By Blogger gnathos, at 10/17/2004 12:24 PM  

  • I don't think that I get very many people browsing my old post comments, so I went ahead an posted your question on the newsgroup rec.woodworking. One person was taught the same as you, others disagreed, here are some of their replies:


    "The Lathe Book" by Ernie Conover says "There are two types of tailstock
    centers: dead centers and live centers".

    He then goes on to to describe and explain the differences and
    advantages/disadvantages of each.

    The "drive center" goes in the headstock and is different from dead
    centers and live centers.

    -Doug


    Driver center - Used in Headstock - Spur or fixed screw or plate or chuck.
    Used to drive work piece.
    Dead center - Used in Tailstock - a fixed point, or combination of fixed
    point and circle - driven into work piece - used to support the non-driven
    side of work. Typically lubricated (since it does not turn with work piece)
    Live Center - Used in Tailstock - a point supported by a bearing, thus
    allowing the point to turn in conjunction with work piece - may be a point,
    cone (inside or outside) or other device to secure with non-driven side of
    the work piece.

    Dave

    A live center, like other living things, moves (in this case, spins).
    A dead center, like other dead things, doesn't move.

    John


    I was also taught the "live" center is on the headstock and the "dead" center is on the tailstock. Doesn't mean it was right, but that is what I was taught.



    Six or seven more responses to this question can be seen at rec.woodworking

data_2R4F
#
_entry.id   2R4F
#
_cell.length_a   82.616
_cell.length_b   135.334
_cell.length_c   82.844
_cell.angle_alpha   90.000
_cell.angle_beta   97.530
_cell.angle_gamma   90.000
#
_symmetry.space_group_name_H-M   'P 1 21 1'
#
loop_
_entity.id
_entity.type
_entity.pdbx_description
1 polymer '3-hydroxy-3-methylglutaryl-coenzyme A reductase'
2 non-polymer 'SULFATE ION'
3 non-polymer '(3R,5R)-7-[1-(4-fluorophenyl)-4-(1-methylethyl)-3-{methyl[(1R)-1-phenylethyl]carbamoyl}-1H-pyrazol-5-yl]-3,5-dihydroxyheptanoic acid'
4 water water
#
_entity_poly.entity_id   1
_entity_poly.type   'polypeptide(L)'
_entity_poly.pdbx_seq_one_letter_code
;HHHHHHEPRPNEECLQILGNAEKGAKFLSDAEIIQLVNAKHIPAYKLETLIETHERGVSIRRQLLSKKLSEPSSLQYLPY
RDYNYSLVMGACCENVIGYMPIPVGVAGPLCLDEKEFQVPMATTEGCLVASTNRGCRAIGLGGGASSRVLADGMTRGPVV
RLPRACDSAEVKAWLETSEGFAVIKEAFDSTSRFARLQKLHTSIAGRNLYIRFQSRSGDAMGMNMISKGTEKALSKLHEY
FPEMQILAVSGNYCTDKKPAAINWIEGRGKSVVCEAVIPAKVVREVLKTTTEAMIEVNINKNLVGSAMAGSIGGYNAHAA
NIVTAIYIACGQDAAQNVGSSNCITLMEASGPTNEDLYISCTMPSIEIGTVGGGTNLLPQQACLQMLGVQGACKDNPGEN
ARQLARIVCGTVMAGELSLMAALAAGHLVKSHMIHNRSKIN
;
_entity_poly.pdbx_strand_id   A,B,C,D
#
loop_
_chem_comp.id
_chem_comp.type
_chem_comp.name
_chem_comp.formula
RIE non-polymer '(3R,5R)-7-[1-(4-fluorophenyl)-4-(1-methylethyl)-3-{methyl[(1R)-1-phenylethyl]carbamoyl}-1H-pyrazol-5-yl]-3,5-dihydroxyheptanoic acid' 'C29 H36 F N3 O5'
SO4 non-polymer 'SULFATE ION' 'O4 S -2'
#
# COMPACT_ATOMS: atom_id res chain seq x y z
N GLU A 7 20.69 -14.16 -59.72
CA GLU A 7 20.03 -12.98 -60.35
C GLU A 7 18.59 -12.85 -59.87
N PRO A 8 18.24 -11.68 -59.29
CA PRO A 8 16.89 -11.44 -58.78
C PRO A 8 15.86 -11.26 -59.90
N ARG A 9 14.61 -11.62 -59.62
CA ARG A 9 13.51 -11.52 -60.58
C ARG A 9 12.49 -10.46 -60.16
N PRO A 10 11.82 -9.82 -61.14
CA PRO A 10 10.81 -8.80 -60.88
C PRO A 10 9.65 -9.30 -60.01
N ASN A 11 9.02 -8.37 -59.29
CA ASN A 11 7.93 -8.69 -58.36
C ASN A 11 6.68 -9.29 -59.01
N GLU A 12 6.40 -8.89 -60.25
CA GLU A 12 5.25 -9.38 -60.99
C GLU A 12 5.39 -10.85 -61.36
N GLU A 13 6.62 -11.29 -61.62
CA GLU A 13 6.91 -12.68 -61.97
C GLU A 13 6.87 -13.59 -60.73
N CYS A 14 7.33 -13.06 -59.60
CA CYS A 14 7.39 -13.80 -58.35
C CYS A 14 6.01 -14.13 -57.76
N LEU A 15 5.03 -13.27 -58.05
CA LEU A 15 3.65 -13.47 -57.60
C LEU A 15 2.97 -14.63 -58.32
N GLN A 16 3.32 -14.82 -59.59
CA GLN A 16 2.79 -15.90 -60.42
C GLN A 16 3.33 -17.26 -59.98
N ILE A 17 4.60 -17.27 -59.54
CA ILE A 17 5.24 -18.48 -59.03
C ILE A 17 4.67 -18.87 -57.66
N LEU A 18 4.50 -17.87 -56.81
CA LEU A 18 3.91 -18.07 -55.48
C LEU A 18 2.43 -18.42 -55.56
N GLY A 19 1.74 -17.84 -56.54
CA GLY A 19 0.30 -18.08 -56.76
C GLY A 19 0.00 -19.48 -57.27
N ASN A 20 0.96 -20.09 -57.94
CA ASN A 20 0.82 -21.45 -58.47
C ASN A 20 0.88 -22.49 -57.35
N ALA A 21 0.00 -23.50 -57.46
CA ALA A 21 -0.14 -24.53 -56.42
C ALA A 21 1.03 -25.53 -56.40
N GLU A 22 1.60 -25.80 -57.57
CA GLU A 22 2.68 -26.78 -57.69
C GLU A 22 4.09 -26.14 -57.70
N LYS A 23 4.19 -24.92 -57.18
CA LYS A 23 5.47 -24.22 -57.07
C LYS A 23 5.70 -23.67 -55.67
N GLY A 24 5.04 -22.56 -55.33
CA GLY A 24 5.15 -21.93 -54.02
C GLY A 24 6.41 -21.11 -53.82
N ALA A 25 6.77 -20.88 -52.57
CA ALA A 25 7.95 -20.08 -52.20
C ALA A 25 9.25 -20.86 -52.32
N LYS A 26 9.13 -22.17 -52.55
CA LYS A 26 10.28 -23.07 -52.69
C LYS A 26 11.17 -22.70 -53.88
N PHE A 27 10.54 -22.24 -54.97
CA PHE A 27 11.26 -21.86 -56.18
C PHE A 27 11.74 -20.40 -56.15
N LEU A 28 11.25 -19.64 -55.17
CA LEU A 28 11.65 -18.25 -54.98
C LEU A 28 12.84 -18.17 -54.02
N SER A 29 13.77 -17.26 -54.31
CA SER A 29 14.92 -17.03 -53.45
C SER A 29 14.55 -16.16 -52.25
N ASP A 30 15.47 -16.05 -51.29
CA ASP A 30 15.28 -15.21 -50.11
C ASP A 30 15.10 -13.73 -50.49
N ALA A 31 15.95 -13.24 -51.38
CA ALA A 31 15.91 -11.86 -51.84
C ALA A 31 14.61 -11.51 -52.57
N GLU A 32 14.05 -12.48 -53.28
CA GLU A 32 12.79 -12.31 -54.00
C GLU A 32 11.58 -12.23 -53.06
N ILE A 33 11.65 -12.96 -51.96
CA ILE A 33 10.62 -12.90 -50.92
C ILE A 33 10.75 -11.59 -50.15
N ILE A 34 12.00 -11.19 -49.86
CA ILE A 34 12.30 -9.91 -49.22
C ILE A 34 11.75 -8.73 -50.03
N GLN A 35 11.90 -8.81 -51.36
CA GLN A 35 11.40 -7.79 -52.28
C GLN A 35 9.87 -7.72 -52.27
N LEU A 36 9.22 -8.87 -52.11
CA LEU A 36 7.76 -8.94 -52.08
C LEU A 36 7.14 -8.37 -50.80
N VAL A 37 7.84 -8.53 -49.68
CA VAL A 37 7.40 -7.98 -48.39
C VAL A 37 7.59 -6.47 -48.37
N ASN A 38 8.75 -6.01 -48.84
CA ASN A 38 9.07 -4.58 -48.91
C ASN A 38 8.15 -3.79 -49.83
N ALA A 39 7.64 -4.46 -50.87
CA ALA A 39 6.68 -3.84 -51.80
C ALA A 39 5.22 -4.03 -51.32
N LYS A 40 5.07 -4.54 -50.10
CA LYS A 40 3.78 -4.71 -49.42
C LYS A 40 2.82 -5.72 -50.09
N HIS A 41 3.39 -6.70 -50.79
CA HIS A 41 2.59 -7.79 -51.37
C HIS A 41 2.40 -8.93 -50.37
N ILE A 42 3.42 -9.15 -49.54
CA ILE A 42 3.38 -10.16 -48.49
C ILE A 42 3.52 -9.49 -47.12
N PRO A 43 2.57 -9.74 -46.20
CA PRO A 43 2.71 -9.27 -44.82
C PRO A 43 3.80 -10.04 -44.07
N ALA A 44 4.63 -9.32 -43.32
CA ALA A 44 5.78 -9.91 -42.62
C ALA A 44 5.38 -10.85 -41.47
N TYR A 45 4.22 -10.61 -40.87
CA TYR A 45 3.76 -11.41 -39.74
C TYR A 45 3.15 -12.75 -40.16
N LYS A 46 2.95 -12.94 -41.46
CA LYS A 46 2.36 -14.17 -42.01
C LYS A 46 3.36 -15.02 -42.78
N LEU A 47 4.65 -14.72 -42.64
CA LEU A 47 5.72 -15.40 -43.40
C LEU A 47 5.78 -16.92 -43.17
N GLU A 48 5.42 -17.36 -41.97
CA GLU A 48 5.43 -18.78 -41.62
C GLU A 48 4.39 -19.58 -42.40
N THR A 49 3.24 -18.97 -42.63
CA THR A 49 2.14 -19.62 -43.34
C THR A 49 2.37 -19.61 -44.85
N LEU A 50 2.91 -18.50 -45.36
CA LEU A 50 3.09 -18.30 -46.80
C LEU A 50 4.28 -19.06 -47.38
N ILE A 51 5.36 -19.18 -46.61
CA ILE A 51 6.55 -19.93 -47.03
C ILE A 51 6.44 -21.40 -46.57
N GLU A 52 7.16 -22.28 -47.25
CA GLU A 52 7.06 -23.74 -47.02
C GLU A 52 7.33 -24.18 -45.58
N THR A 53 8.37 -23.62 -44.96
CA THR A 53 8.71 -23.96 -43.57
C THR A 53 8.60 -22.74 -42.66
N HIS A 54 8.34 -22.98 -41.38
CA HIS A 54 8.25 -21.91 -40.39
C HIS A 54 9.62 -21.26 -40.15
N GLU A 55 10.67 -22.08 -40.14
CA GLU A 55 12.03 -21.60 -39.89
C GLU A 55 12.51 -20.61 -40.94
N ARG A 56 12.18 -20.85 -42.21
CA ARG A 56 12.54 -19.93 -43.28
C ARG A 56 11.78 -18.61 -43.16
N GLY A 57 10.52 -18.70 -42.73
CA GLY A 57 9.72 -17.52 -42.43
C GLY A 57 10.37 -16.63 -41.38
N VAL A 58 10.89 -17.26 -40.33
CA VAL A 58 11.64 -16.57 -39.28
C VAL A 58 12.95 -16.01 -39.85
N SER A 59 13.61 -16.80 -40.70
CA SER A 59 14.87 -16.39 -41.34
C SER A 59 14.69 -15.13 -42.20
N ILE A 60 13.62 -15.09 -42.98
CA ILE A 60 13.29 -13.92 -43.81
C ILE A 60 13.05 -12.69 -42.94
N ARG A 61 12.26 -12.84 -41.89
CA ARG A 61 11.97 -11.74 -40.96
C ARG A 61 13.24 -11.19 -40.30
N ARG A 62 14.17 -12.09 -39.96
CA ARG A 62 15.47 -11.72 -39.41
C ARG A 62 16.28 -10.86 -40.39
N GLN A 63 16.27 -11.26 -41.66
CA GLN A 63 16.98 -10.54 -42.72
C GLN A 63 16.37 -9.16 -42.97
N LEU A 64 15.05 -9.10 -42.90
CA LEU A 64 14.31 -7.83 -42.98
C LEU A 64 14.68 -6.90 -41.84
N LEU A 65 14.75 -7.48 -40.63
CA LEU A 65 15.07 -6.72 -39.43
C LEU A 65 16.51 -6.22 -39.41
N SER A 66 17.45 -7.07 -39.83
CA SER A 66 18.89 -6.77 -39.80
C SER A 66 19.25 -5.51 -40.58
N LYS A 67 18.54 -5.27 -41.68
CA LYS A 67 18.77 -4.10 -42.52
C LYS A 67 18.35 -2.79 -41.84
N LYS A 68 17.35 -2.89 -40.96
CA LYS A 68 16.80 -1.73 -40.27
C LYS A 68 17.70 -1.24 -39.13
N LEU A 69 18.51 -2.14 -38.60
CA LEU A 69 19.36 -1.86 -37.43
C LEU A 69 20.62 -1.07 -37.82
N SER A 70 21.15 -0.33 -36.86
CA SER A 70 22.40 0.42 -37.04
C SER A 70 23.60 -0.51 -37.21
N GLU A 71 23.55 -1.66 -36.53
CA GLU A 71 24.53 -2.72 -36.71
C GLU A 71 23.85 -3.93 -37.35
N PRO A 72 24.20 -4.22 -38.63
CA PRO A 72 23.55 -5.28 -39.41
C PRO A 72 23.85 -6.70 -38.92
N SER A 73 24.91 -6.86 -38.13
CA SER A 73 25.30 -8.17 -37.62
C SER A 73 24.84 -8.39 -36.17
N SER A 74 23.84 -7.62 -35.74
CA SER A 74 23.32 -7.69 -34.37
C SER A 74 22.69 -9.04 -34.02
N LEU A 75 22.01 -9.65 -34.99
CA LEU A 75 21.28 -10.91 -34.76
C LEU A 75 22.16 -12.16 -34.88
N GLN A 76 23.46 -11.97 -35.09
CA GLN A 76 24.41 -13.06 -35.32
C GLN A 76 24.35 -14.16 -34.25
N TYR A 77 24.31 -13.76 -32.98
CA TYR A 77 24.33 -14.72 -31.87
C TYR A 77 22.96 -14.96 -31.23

By Blogger Rob, at 10/18/2004 5:35 PM  

  • 135:
    It's a trick container.
    There's only one way to open it without obviously damaging it.

    By Anonymous Anonymous, at 10/25/2004 9:41 PM  

  • #132 is a metal/engine lathe center. If used in the headstock it is a live center. If used in the tailstock it is a dead center. A center that has internal bearings that allows it to spin is used in the tailstock and is called a "rotating" or "revolving" dead center.
    Al Everest, Millwright, Red Deer Alberta, Canada

    By Anonymous Anonymous, at 2/04/2006 10:18 AM  

  • #132- Is indeed a dead center. Many think that just because a center moves it is "live". In reality, the term "live" means driven.

    If the work is held in a chuck, the center in the tailstock, a non driven or dead center is the only center used.

    If the work is turned between centers then a "live" or driven center is used to revolve the work and a non-driven or "dead" center is used in the tailstock to center and hold the work at the oposite end.

    Whether the center has bearings and rotates has no bearing(bad pun intended) as to the applied name of the center.

    In a nutshell:

    If the center is driven at the spindle end of the lathe and rotates the work, it is a live center.

    If the center is used to center the work at the tailstock, it is a dead center.

    If the center at the tailstock end is designed to turn with the work, then it is a "rotating dead center".

    By Anonymous Anonymous, at 10/05/2006 6:59 PM